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Monday
Nov252013

Condos ... Do They Cashflow? 

It seems like everyone is talking real estate these days.  One of the most common conversations revolves around what type of real estate one should be investing in.  Condos are at the top of the list as they are abundant, easy to manage and always in the news.  The question is are they a sound investment and do they cash flow?

For our purposes, we will assume we have $100,000 to invest in a condo. 

As a real estate agent, I have access to the Toronto MLS, which allows me to look up all recent sales and leases.  In a completely unscientific manner I opened up the MLS map of Toronto and picked a condo in downtown Toronto completely at random.  My criteria was to find a sale transaction and rental transaction of the exact same condo unit within the past 6 months as it would establish both the rental rate and value of unit.  It didn't take much searching before I found a condo on Charles street - Unit #1505.  It was rented out on June 17th, 2013 for $1,650.00 and it was subsequently sold on Oct. 16, 2013 for $370,000.  With those 2 numbers in hand, the rest was simple math.

The investor has $100,000 to work with in this transaction.

  • $92,500 - Downpayment (75% LTV)
  • $7,450 - Land Transfer Taxes (Toronto and Ontario)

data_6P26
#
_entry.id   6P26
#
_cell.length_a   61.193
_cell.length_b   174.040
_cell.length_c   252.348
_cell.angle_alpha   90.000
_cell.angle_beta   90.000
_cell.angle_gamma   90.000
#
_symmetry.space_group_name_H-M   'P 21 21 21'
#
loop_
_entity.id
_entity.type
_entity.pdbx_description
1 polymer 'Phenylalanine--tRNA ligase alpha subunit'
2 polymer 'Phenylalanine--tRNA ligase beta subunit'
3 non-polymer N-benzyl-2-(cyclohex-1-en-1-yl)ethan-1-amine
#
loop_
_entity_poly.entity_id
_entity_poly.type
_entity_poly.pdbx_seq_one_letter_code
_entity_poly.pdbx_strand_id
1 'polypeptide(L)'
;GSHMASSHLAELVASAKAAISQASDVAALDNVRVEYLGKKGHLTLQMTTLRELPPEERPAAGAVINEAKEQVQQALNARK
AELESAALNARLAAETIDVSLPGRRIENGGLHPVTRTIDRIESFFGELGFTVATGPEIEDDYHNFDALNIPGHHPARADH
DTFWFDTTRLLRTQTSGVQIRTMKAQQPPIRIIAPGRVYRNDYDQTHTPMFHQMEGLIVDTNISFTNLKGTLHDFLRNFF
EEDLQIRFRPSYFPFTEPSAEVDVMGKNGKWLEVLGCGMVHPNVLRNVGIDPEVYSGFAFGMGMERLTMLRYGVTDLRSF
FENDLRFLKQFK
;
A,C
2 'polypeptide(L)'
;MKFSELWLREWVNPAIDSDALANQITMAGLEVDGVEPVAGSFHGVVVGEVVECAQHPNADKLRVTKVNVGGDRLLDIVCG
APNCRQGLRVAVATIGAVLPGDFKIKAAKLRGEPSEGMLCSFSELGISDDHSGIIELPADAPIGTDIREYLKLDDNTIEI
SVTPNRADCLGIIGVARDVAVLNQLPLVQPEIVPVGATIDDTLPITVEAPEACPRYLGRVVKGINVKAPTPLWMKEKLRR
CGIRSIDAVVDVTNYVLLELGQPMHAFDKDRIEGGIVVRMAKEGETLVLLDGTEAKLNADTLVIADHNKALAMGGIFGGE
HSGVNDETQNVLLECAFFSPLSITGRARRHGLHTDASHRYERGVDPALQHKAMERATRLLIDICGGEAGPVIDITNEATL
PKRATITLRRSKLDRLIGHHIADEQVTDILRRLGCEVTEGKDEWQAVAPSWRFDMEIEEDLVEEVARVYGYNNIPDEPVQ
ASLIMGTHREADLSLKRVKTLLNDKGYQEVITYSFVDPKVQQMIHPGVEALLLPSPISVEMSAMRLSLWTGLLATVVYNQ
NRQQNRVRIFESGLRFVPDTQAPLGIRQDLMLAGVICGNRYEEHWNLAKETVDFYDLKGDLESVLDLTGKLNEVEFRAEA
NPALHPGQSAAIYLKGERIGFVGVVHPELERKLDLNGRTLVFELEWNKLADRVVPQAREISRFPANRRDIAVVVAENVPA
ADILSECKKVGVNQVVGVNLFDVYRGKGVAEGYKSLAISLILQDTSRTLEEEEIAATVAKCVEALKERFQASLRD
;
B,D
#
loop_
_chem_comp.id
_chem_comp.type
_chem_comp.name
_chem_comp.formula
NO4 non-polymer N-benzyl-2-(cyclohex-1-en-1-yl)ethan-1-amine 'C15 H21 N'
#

• $1,000 - Legal Fees

The total required is approx. $101,000 so we're on track.

The next step is to determine what type of return the condo will provide on the investment.

CASH FLOW

Monthly Rental Income: $1,650

Monthly Expenses

  • $1,356.34 Mortgage Payment ($277,500 Mortgage - 5 Yr Term/3.3%/25 Yr Am)
  • $299.00 Maintenance Fees
  • $191.58 Property Taxes

Total: $1,846.92

Negative monthly cash flow is approx. $200.

RETURN ON INVESTMENT (ROI)

To determine the annual return on investment we need to look at 2 things:

  1. Cashflow: -$2,400.00
  2. Mortgage Paydown: $7,791.60

Annual Return: $5,391.60

ROI: 5.4%

The good news is that a return of 5.4% is a heck of alot better than the returns of GIC's, bonds or bank accounts.  The bad news is that you are out of pocket $2,400 every year to support this investment.

While condos are not my favorite real estate investment vehicle, I can definitely understand the allure of condos, especially with all the media hype surrounding them.

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